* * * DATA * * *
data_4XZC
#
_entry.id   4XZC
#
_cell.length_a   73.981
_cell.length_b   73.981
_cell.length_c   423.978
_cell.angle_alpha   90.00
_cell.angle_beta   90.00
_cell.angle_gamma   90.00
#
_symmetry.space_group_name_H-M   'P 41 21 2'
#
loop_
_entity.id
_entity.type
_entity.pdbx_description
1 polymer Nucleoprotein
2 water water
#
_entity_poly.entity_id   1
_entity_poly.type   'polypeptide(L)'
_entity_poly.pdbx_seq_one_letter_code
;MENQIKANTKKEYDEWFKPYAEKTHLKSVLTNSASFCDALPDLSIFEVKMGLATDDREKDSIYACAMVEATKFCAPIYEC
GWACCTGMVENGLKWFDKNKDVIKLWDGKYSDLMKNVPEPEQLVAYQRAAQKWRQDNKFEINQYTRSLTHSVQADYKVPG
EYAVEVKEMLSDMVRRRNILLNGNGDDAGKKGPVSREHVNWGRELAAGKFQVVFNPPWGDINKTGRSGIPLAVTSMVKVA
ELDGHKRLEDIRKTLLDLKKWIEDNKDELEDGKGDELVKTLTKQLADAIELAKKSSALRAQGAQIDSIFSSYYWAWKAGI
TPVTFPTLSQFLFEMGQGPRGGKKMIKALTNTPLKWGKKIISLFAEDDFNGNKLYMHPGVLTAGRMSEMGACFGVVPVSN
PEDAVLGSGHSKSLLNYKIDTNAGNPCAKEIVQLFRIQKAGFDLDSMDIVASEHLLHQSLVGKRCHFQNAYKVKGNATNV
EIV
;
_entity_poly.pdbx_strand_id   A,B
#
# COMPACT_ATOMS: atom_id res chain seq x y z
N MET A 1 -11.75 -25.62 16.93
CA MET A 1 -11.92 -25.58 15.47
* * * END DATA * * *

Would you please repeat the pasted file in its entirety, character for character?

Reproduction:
data_4XZC
#
_entry.id   4XZC
#
_cell.length_a   73.981
_cell.length_b   73.981
_cell.length_c   423.978
_cell.angle_alpha   90.00
_cell.angle_beta   90.00
_cell.angle_gamma   90.00
#
_symmetry.space_group_name_H-M   'P 41 21 2'
#
loop_
_entity.id
_entity.type
_entity.pdbx_description
1 polymer Nucleoprotein
2 water water
#
_entity_poly.entity_id   1
_entity_poly.type   'polypeptide(L)'
_entity_poly.pdbx_seq_one_letter_code
;MENQIKANTKKEYDEWFKPYAEKTHLKSVLTNSASFCDALPDLSIFEVKMGLATDDREKDSIYACAMVEATKFCAPIYEC
GWACCTGMVENGLKWFDKNKDVIKLWDGKYSDLMKNVPEPEQLVAYQRAAQKWRQDNKFEINQYTRSLTHSVQADYKVPG
EYAVEVKEMLSDMVRRRNILLNGNGDDAGKKGPVSREHVNWGRELAAGKFQVVFNPPWGDINKTGRSGIPLAVTSMVKVA
ELDGHKRLEDIRKTLLDLKKWIEDNKDELEDGKGDELVKTLTKQLADAIELAKKSSALRAQGAQIDSIFSSYYWAWKAGI
TPVTFPTLSQFLFEMGQGPRGGKKMIKALTNTPLKWGKKIISLFAEDDFNGNKLYMHPGVLTAGRMSEMGACFGVVPVSN
PEDAVLGSGHSKSLLNYKIDTNAGNPCAKEIVQLFRIQKAGFDLDSMDIVASEHLLHQSLVGKRCHFQNAYKVKGNATNV
EIV
;
_entity_poly.pdbx_strand_id   A,B
#
# COMPACT_ATOMS: atom_id res chain seq x y z
N MET A 1 -11.75 -25.62 16.93
CA MET A 1 -11.92 -25.58 15.47